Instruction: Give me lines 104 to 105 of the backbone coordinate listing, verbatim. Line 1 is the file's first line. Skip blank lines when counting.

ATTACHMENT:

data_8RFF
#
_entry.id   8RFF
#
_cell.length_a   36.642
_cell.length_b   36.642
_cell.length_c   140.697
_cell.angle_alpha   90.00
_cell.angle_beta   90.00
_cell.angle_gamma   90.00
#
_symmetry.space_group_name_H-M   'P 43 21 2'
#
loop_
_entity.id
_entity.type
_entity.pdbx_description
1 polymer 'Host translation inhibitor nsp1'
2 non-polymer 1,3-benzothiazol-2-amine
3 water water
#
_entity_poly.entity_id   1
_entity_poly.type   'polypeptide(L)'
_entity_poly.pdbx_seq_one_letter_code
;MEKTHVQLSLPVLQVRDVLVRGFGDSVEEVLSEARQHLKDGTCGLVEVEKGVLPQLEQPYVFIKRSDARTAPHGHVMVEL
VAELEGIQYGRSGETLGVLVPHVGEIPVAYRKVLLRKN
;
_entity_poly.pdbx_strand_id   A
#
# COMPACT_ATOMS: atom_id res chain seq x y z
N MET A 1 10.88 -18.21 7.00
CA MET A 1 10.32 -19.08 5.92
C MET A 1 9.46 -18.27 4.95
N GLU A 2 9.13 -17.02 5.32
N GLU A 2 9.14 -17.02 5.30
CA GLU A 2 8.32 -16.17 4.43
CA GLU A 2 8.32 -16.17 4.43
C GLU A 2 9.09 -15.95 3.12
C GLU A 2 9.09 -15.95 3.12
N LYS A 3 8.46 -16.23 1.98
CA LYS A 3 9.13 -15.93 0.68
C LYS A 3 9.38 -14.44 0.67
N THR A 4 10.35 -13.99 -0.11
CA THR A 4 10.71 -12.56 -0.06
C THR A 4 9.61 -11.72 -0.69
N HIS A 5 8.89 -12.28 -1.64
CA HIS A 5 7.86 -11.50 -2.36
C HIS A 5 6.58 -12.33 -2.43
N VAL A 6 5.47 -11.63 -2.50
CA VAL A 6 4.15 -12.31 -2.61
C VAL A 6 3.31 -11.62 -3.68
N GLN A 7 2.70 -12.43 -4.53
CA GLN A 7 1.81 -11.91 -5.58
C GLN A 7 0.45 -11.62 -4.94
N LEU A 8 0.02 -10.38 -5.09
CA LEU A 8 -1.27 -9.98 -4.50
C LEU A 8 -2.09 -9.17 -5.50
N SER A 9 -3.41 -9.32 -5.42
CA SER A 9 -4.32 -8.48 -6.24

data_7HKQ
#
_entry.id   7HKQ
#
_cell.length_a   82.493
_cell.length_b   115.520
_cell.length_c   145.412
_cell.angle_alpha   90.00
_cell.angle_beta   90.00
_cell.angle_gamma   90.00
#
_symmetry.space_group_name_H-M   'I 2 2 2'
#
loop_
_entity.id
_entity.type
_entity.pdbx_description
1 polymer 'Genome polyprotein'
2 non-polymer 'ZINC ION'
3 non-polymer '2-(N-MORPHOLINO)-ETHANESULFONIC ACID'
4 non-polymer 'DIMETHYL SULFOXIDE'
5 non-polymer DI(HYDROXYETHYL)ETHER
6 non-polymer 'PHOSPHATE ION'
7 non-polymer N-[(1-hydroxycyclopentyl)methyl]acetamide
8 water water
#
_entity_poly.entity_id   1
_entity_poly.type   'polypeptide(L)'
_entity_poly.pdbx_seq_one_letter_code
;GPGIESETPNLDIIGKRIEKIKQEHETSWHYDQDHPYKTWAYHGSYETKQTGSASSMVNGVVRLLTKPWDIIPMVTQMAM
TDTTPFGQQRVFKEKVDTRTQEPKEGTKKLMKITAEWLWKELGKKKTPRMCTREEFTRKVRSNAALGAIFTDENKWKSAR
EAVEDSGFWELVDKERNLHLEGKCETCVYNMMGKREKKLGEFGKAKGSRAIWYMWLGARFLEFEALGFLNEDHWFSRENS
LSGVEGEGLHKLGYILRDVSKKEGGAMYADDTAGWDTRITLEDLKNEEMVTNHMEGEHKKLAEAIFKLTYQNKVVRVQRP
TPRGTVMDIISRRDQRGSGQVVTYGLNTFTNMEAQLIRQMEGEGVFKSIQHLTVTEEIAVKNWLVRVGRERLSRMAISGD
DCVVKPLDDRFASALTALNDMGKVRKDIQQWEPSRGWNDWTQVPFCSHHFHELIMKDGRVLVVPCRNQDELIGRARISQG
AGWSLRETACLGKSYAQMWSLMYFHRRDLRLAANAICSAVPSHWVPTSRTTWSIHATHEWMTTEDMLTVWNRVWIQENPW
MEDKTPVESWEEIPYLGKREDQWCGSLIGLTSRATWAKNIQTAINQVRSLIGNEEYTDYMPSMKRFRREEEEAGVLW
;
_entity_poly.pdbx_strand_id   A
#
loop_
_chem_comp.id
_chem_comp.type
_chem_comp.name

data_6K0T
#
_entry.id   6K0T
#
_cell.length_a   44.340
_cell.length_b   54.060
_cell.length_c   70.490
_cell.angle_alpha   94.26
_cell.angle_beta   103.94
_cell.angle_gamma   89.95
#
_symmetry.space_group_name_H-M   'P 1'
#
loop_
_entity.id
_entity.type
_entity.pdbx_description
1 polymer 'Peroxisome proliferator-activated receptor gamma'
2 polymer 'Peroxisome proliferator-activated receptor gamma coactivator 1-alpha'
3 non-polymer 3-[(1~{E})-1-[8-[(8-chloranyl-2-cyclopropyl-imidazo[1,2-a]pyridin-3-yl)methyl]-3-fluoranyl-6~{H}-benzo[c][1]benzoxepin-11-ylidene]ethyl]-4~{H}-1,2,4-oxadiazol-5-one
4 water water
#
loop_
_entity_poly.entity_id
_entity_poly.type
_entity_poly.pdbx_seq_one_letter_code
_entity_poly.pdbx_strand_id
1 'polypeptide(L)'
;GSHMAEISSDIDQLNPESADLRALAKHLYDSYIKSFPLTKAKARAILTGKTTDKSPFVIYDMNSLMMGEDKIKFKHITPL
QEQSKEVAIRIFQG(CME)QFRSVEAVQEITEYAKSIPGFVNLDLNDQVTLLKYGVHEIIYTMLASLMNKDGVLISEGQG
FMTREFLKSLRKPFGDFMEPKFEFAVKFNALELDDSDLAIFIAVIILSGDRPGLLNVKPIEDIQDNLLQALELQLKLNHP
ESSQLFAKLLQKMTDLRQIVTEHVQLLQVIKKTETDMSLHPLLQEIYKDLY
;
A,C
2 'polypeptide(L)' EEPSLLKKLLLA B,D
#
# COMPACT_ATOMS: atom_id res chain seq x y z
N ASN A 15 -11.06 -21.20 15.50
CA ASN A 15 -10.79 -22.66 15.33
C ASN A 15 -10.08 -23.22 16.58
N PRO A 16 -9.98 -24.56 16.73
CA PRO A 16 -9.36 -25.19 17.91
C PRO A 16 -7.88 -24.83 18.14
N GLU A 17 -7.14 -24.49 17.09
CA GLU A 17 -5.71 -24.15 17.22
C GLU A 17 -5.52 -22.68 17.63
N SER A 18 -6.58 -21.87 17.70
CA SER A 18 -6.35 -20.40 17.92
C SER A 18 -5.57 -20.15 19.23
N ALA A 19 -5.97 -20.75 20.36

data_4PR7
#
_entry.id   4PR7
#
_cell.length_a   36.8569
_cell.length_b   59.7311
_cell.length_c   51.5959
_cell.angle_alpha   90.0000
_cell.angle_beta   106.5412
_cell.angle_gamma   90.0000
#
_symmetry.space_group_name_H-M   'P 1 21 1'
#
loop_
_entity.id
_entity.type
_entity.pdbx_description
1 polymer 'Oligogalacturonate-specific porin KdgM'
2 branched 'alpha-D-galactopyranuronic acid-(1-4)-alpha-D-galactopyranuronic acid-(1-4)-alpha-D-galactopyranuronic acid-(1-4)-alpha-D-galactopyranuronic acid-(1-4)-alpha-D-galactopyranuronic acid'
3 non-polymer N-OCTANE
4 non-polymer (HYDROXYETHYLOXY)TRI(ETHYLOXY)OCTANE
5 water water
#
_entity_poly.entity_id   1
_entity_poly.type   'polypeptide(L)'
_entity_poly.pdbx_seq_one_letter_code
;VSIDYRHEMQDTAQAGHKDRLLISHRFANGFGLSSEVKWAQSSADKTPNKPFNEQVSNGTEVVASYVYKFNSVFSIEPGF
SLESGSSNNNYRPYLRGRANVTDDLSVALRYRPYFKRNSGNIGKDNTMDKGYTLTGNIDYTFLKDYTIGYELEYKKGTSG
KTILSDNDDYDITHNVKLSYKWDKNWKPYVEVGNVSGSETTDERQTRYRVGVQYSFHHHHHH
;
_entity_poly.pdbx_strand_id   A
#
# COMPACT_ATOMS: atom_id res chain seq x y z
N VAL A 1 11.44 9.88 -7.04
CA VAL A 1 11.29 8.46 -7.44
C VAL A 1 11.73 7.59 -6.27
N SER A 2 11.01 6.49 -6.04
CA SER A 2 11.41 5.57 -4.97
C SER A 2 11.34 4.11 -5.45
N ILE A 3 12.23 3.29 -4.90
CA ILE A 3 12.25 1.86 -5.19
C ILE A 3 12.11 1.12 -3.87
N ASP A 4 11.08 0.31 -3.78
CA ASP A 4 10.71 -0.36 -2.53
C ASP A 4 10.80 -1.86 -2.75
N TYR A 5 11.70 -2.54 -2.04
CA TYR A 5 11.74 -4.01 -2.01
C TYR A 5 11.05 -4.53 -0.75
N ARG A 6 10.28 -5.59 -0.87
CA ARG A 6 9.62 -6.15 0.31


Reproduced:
data_6K0T
#